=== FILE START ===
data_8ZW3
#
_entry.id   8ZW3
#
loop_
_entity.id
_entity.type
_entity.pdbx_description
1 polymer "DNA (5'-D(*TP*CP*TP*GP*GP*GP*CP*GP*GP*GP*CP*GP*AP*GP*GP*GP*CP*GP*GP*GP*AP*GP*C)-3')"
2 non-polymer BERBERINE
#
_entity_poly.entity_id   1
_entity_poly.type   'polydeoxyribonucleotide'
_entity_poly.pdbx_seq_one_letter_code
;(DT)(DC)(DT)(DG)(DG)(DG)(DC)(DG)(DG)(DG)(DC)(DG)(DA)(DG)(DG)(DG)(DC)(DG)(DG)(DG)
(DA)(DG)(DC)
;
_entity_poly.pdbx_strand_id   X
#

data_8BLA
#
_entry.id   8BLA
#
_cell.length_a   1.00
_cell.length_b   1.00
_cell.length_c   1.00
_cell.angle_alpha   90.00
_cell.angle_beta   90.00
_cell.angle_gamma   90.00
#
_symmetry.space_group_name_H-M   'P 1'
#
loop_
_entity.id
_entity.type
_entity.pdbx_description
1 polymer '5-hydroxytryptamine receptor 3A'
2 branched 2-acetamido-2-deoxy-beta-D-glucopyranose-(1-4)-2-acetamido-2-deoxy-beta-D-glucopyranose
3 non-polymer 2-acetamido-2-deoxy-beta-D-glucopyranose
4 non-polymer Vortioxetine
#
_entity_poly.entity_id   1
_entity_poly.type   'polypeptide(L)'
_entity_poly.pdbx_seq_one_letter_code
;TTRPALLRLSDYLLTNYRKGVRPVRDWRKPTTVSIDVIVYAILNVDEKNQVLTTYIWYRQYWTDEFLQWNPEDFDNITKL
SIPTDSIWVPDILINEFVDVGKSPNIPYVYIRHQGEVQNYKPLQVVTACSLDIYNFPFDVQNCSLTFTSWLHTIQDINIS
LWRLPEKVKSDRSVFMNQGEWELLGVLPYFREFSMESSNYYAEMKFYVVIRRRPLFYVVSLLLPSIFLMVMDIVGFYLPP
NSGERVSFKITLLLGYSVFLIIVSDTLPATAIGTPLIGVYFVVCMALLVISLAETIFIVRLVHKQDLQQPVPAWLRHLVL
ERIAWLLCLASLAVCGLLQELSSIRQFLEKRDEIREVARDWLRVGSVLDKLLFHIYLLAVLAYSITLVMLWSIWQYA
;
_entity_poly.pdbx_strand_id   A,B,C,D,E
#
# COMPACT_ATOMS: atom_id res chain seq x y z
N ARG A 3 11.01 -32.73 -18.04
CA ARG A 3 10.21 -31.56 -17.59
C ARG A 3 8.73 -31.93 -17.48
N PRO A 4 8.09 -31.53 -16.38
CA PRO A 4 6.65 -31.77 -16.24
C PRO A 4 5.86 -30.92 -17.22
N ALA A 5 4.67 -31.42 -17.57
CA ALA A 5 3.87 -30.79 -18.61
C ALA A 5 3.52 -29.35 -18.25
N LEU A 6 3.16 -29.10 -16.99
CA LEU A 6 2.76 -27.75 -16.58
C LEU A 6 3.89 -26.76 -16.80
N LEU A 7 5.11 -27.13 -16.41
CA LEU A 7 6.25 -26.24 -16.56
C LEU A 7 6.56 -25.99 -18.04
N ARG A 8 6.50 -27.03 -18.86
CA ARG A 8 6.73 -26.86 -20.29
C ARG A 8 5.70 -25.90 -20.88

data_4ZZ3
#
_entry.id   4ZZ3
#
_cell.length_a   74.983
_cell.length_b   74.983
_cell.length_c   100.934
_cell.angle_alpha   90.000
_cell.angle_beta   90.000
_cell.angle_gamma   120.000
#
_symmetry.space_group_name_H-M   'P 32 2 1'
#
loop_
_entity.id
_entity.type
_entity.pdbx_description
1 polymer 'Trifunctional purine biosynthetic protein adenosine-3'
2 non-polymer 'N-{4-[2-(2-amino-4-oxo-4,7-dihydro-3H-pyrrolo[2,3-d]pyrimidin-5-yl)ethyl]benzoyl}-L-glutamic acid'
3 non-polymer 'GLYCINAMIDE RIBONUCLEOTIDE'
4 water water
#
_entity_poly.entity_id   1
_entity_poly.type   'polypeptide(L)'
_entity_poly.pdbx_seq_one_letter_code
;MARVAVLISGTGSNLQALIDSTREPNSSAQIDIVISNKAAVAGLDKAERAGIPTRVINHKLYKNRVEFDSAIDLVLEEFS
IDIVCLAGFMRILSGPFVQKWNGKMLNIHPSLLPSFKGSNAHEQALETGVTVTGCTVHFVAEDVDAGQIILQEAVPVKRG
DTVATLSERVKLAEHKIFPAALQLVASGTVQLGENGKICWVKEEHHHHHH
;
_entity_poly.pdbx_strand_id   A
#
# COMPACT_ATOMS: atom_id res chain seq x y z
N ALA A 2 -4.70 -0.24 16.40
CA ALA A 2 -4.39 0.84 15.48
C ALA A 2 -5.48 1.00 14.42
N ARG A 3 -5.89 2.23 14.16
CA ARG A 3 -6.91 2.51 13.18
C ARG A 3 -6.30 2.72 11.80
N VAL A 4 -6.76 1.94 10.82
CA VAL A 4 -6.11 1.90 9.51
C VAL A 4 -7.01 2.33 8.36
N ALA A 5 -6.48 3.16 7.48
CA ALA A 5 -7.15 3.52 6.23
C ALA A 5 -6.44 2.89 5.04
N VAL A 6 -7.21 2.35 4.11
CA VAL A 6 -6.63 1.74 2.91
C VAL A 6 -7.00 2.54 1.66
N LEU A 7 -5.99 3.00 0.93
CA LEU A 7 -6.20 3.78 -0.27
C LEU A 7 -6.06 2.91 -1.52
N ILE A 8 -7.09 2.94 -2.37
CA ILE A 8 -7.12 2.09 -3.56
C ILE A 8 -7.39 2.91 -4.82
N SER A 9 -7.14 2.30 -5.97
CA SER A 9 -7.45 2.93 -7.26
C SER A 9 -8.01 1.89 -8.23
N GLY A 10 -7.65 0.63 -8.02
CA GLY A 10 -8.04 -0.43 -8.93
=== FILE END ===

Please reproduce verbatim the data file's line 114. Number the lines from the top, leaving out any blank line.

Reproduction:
CA ALA A 5 -7.15 3.52 6.23